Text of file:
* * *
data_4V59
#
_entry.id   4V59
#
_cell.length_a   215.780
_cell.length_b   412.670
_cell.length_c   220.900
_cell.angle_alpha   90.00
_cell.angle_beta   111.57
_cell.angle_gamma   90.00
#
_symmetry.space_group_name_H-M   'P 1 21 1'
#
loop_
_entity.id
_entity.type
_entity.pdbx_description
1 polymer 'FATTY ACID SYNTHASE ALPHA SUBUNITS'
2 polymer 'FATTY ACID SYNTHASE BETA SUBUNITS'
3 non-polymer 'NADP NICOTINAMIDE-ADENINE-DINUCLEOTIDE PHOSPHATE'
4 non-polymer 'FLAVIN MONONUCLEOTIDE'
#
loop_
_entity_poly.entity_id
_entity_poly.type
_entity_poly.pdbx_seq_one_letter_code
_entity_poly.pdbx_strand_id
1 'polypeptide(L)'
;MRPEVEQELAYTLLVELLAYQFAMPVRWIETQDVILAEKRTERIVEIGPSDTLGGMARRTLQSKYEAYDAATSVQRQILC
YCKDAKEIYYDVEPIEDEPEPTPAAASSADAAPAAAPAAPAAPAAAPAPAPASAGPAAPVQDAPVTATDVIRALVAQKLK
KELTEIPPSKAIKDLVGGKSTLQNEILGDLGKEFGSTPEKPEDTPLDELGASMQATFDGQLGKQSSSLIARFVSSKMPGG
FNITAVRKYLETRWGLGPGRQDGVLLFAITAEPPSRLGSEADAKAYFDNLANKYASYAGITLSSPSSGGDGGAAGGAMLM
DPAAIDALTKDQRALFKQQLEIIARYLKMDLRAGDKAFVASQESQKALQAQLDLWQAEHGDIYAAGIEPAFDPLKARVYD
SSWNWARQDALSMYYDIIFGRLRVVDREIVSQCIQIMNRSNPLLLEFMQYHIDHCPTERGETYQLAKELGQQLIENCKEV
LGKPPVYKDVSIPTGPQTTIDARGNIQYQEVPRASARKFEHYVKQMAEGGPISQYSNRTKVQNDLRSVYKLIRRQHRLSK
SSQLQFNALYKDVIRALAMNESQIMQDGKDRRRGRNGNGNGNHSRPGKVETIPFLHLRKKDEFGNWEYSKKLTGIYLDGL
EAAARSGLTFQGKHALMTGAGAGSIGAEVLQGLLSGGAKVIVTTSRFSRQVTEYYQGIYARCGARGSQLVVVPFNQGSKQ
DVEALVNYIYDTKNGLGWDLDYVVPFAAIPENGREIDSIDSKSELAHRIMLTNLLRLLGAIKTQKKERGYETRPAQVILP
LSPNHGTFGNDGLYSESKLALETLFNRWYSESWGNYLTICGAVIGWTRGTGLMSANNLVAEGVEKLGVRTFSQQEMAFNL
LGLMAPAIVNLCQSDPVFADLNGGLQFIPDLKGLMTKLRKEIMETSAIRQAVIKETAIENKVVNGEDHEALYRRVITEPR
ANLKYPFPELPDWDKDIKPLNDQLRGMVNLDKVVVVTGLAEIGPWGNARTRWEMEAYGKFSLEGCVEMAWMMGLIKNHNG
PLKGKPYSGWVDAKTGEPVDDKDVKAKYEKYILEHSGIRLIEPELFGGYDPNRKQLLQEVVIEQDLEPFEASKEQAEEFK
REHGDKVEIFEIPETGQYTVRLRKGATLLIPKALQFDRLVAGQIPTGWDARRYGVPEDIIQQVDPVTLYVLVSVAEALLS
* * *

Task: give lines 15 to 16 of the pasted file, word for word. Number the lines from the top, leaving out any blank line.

_entity.id
_entity.type